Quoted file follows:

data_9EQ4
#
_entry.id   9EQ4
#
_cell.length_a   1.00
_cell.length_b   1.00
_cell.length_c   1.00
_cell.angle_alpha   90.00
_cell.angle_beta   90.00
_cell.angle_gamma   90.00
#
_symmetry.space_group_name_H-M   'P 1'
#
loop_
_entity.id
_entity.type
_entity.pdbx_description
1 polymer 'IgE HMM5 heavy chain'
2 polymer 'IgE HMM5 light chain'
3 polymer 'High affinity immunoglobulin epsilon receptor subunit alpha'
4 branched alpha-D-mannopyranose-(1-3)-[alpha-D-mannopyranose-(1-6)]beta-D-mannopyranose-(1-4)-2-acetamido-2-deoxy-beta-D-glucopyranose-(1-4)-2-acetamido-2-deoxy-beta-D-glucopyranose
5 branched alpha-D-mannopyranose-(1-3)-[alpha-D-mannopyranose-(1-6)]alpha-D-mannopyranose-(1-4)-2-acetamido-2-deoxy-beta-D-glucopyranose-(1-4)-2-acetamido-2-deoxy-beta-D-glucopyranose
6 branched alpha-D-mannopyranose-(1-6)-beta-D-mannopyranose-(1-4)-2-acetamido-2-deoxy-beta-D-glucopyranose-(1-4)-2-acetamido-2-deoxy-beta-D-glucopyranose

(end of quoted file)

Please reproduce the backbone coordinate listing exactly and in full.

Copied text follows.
data_9EQ4
#
_entry.id   9EQ4
#
_cell.length_a   1.00
_cell.length_b   1.00
_cell.length_c   1.00
_cell.angle_alpha   90.00
_cell.angle_beta   90.00
_cell.angle_gamma   90.00
#
_symmetry.space_group_name_H-M   'P 1'
#
loop_
_entity.id
_entity.type
_entity.pdbx_description
1 polymer 'IgE HMM5 heavy chain'
2 polymer 'IgE HMM5 light chain'
3 polymer 'High affinity immunoglobulin epsilon receptor subunit alpha'
4 branched alpha-D-mannopyranose-(1-3)-[alpha-D-mannopyranose-(1-6)]beta-D-mannopyranose-(1-4)-2-acetamido-2-deoxy-beta-D-glucopyranose-(1-4)-2-acetamido-2-deoxy-beta-D-glucopyranose
5 branched alpha-D-mannopyranose-(1-3)-[alpha-D-mannopyranose-(1-6)]alpha-D-mannopyranose-(1-4)-2-acetamido-2-deoxy-beta-D-glucopyranose-(1-4)-2-acetamido-2-deoxy-beta-D-glucopyranose
6 branched alpha-D-mannopyranose-(1-6)-beta-D-mannopyranose-(1-4)-2-acetamido-2-deoxy-beta-D-glucopyranose-(1-4)-2-acetamido-2-deoxy-beta-D-glucopyranose